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N.M. Tech scientists travel to Alaska to study an elusive phenomenon

By John Fleck
Journal Staff Writer
    Paul Krehbiel and Ron Thomas had just taken a break for dinner when Mount St. Augustine erupted Jan. 27, 2006.
    When the Alaskan volcano had begun popping off two weeks earlier, the New Mexico Tech lightning scientists had flown to Alaska, on the chance that the eruptions were not done.
    "They said 'There's a good chance it'll erupt again,' '' Thomas said.
    Normally thunderstorm chasers, the pair were hunting the elusive "volcano lightning."
    Known since the ancient Greeks, volcano lightning comes from the hot, angry cloud of dust and ash rising from an erupting volcano.
    Volcano lightning, similar to thunderstorm lightning, is created in the hurly-burly of collisions within the turbulent cloud of dust and gas rising from the exploding mountain.
    But thunderstorms are easier to find than erupting volcanoes, so, while stories of volcano lightning abound, scientific data is scarce.
    The pair are part of New Mexico Tech team that had just finished testing a new set of portable lightning detectors, and they were looking for a volcano to try them out on.
    "About the only thing that was known about lightning associated with volcanos was that it occurs," said Tech professor Bill Rison, another member of the team.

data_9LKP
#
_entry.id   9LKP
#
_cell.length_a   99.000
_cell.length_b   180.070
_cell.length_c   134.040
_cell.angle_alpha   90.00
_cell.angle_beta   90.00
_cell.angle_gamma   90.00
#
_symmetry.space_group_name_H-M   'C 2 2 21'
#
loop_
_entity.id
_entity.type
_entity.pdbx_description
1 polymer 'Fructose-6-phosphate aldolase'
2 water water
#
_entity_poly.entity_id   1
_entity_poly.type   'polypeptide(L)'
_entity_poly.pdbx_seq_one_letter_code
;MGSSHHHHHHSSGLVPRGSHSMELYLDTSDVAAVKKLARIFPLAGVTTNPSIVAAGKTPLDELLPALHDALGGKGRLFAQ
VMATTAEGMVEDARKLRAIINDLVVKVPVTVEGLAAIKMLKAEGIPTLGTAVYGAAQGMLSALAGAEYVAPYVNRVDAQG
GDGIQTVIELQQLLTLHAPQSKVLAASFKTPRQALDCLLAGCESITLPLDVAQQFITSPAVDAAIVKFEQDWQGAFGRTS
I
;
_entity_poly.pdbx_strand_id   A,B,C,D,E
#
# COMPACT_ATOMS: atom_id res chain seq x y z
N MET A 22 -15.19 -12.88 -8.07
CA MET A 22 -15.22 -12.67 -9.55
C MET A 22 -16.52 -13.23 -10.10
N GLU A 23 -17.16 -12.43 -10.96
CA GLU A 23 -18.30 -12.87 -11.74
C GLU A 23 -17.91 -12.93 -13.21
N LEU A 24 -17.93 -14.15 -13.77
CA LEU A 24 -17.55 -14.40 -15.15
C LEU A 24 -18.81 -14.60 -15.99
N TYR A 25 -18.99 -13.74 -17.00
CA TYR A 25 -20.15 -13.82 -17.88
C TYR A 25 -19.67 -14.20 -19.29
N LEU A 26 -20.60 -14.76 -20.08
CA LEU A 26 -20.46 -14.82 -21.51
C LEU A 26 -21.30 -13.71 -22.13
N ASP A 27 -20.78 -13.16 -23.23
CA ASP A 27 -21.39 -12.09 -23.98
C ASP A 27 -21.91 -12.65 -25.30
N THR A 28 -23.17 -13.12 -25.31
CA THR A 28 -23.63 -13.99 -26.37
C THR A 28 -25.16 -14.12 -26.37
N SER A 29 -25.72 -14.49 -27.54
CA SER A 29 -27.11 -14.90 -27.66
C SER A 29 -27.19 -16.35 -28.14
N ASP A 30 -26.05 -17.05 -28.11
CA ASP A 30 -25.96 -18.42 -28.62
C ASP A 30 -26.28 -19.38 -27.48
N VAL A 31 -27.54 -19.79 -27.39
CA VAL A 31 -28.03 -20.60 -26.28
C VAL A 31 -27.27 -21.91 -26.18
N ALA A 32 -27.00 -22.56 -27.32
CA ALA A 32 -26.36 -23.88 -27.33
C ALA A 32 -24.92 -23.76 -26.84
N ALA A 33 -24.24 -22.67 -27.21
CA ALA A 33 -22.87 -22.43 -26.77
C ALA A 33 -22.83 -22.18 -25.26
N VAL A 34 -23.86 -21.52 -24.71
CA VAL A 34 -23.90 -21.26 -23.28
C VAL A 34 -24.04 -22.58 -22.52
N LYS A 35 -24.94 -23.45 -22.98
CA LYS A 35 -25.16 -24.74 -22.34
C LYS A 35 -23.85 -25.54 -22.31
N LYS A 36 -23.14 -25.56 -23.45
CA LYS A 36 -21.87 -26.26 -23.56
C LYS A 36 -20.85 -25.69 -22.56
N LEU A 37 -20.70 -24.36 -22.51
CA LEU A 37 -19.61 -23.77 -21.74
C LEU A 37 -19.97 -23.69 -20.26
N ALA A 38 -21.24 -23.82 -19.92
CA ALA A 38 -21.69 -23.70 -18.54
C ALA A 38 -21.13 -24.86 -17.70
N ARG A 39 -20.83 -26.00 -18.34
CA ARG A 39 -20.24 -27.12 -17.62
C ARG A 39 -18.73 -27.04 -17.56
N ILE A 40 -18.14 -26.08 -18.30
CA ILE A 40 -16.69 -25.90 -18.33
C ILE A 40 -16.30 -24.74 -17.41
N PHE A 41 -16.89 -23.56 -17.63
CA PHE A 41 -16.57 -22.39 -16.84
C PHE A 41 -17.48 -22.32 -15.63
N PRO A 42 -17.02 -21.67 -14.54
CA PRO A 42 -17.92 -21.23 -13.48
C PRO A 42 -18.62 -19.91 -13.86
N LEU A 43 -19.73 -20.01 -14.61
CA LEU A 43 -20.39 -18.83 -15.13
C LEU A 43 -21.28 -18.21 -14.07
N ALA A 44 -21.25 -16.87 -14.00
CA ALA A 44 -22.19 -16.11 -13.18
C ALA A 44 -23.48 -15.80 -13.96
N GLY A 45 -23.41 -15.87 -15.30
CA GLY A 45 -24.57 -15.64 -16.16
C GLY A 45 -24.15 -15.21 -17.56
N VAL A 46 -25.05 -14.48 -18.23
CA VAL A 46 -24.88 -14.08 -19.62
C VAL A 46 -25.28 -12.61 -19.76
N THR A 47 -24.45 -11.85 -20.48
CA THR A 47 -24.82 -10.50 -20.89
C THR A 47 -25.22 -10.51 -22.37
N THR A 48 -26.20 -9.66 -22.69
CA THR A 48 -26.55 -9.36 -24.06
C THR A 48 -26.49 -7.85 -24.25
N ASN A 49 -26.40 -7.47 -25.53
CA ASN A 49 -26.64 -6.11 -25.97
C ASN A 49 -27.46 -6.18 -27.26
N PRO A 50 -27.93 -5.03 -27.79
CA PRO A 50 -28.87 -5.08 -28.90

A bit of serendipity connected the team with Steve McNutt at the Alaska Volcano Observatory, and when St. Augustine began erupting, they decided to fly up and give it a shot.
    The results of their trip, published today in the journal Science, mark the first time scientists have ever captured detailed data on the elusive phenomenon.
    McNutt had seen evidence for volcano lightning before, when the lightning's powerful electromagnetic pulses interfered with the electronics of seismic instruments he had set out around Mount Spur, another Alaskan volcano.
    "The electronics guys weren't too happy about that," he said in a telephone interview.
    But to understand lightning in detail takes special instruments— antennas connected to sensitive receivers to map the peaks and values of the electromagnetic pulses flung out by the lightning bolts.
    That is what Thomas and his colleagues brought to Alaska after hearing that St. Augustine, a volcano on Cook Inlet 60 miles west of Homer, was doing its thing.
    "Their equipment is state of the art," McNutt said.
    Hours after Thomas and Krehbiel got their gear set up, St. Augustine began its performance.
    First, there was a crackle of lightninglike bursts from the volcano's mouth.
    Then, as the cloud of dust and ash rose into the stormy nighttime sky, there were 300 lightning strikes over an 11- minute period as the cloud drifted south from the mountain's summit.
    The results show complex patterns within the cloud as dust, rock fragments and water in the cloud banged into one another, according to the scientists.
    More analysis is being done on the St. Augustine data, and the lightning detectors have been shipped off to an even colder volcano: Mount Erebus in Antarctica.